The word “jukebox” originates from 1940s America. It likely comes from the phrase “juke joint”, meaning rowdy or disorderly. People would refer to playing loud music as “juking”.
The designs of 1940s jukeboxes switched from plain wooden boxes to more elaborate and colourful plastic machines. The Wurlitzer 850 Peacock is a good example of what would later be called “classic jukeboxes”. However, the advent of World War II meant that the use of metal and plastic was limited. As a consequence, no jukeboxes were commercially made in 1946.
Some designers got past these restrictions by creating wooden jukebox models. For instance, the 1942 Wurlitzer 950 had coin chutes made from wood instead of metal. Once the war ended the production of plastic and metal jukeboxes resumed.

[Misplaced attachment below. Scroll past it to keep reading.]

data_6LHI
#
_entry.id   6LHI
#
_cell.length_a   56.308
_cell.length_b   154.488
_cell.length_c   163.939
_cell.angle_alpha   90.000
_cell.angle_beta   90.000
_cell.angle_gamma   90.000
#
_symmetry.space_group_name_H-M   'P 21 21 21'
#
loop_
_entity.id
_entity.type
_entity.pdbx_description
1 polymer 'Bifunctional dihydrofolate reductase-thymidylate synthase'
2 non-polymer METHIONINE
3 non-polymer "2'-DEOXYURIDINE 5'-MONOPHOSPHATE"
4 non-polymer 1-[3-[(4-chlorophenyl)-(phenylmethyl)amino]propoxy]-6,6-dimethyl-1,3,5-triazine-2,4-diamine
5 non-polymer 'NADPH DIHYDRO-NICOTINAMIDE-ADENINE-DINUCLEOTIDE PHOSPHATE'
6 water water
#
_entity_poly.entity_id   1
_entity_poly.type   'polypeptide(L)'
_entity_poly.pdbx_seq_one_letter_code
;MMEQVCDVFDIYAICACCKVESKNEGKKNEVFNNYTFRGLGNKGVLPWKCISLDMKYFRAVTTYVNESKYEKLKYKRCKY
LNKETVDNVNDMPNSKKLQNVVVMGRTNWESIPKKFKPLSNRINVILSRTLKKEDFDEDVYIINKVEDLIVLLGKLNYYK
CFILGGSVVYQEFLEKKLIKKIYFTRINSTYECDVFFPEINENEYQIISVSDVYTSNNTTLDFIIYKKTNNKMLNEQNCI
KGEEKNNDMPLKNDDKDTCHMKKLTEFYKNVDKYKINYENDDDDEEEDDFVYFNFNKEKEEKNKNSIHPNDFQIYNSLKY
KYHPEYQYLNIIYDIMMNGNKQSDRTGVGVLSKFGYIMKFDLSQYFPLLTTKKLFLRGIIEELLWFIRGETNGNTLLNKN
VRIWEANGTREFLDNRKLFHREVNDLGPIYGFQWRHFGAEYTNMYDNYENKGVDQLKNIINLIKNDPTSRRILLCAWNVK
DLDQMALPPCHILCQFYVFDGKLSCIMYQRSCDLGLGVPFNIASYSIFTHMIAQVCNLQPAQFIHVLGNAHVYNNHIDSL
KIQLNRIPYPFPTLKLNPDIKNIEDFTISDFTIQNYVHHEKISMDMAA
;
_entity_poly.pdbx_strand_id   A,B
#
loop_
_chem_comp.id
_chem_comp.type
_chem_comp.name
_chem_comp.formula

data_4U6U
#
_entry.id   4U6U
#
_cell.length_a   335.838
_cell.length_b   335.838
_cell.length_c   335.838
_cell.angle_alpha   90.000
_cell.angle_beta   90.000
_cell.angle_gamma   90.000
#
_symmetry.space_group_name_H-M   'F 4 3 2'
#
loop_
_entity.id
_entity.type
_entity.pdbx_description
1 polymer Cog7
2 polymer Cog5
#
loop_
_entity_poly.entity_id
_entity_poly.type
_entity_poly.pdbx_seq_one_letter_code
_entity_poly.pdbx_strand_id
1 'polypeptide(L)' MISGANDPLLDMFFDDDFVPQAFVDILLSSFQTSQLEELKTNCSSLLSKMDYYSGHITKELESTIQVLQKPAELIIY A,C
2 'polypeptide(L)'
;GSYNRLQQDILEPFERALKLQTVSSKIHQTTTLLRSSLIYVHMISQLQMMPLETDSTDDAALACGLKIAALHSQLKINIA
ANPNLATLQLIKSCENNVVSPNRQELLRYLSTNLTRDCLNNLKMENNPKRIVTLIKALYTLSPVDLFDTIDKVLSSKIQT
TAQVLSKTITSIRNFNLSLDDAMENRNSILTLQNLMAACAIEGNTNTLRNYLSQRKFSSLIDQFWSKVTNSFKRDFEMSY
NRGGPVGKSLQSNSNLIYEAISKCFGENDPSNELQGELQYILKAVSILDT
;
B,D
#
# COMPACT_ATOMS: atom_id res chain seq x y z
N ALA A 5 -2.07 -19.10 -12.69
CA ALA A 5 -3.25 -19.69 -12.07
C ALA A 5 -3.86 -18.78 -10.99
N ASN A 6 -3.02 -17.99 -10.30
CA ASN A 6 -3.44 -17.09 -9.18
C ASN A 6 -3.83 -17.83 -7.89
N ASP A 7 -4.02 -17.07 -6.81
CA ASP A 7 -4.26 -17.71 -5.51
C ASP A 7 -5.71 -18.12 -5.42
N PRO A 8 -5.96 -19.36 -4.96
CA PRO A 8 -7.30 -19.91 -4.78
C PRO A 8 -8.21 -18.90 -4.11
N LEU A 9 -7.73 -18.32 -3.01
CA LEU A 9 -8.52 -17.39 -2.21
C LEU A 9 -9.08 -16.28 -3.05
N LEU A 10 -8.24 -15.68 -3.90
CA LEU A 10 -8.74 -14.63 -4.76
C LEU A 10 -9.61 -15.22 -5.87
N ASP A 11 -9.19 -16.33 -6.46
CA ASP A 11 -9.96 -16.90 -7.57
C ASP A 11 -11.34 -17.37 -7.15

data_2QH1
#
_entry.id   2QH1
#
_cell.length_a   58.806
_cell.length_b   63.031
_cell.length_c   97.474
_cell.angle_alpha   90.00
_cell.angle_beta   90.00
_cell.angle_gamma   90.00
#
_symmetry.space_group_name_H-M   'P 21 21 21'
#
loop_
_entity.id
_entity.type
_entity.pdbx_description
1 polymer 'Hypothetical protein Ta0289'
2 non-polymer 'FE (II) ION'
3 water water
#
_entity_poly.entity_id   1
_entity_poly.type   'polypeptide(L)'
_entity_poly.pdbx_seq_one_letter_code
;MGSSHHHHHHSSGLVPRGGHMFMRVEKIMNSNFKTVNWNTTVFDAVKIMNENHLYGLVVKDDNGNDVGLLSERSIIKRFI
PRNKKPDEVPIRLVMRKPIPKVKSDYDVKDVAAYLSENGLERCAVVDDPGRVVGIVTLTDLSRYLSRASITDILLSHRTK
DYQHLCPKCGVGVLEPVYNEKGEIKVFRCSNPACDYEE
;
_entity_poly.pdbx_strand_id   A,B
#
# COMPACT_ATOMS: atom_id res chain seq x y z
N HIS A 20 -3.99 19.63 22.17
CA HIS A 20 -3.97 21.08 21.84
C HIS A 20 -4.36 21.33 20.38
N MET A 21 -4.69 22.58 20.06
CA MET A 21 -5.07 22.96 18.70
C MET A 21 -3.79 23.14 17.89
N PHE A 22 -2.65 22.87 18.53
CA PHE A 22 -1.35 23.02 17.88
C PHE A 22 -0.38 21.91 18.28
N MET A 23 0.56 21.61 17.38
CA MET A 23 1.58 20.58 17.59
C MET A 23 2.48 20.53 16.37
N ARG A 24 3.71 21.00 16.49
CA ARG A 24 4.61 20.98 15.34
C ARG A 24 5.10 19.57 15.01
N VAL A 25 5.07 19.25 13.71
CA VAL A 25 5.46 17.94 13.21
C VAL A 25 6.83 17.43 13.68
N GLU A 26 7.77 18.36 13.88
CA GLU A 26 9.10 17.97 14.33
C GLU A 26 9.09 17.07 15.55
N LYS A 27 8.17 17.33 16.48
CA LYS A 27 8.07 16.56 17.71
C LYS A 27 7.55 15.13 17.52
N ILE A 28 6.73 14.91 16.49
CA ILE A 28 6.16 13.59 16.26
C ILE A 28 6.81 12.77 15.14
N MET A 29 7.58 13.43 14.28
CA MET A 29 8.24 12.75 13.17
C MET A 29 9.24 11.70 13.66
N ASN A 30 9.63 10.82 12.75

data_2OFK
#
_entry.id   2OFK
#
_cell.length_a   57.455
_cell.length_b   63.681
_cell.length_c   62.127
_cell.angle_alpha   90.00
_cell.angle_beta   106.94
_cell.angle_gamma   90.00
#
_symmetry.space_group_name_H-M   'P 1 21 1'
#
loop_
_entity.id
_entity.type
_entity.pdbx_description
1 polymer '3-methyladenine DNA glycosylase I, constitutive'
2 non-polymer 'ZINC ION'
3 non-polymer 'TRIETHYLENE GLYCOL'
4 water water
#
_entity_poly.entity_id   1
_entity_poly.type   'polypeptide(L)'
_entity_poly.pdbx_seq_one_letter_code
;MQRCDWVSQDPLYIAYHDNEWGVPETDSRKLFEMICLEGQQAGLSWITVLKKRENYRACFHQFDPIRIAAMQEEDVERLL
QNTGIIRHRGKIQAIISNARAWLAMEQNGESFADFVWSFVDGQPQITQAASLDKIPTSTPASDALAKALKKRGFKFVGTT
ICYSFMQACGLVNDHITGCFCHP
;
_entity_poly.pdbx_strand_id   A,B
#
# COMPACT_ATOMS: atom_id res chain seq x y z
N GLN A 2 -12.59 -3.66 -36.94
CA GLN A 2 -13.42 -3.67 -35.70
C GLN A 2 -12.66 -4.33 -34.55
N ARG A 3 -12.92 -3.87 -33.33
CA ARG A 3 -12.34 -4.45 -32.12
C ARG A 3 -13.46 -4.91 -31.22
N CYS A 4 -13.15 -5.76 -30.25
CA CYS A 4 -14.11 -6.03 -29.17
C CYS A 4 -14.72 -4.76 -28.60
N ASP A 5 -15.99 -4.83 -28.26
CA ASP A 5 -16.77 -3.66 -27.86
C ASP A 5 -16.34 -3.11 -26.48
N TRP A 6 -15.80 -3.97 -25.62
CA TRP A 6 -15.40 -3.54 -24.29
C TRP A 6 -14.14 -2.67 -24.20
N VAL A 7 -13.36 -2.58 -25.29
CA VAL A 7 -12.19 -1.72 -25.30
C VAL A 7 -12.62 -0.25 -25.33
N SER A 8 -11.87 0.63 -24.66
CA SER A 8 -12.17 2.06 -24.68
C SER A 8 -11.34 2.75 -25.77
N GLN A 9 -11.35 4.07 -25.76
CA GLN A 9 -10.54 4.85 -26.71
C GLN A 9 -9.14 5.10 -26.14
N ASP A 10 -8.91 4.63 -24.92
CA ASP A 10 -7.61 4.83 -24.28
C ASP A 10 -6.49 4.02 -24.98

Jukeboxes started to be designed with ornate visual elements included. For instance, colourful bubbles, waves and circles were warped onto the plastic. It was also common for lights to turn on when the music was played.
Mechanisms told owners which songs were being played the most. This allowed them to know what music was popular with the public. The best tracks would remain in the machine, whilst the lesser played ones were replaced.
Wallboxes began to be an important part of classic jukebox designs. They served as remote controls, allowing customers to select songs from their tables. The 1949 Seeburg 3W1 is a good example of this design. It featured 100 selectable songs. During the 1960s stereo sound gained dominance. Wallboxes were built to incorporate these types of sound systems.
For much of the early 20th century jukeboxes contained music recorded onto wax cylinders. In 1950 vinyl record jukeboxes were finally developed. The Seeburg Corporation was the first organisation to release them commercially. This system of recording became the staple for classic jukeboxes.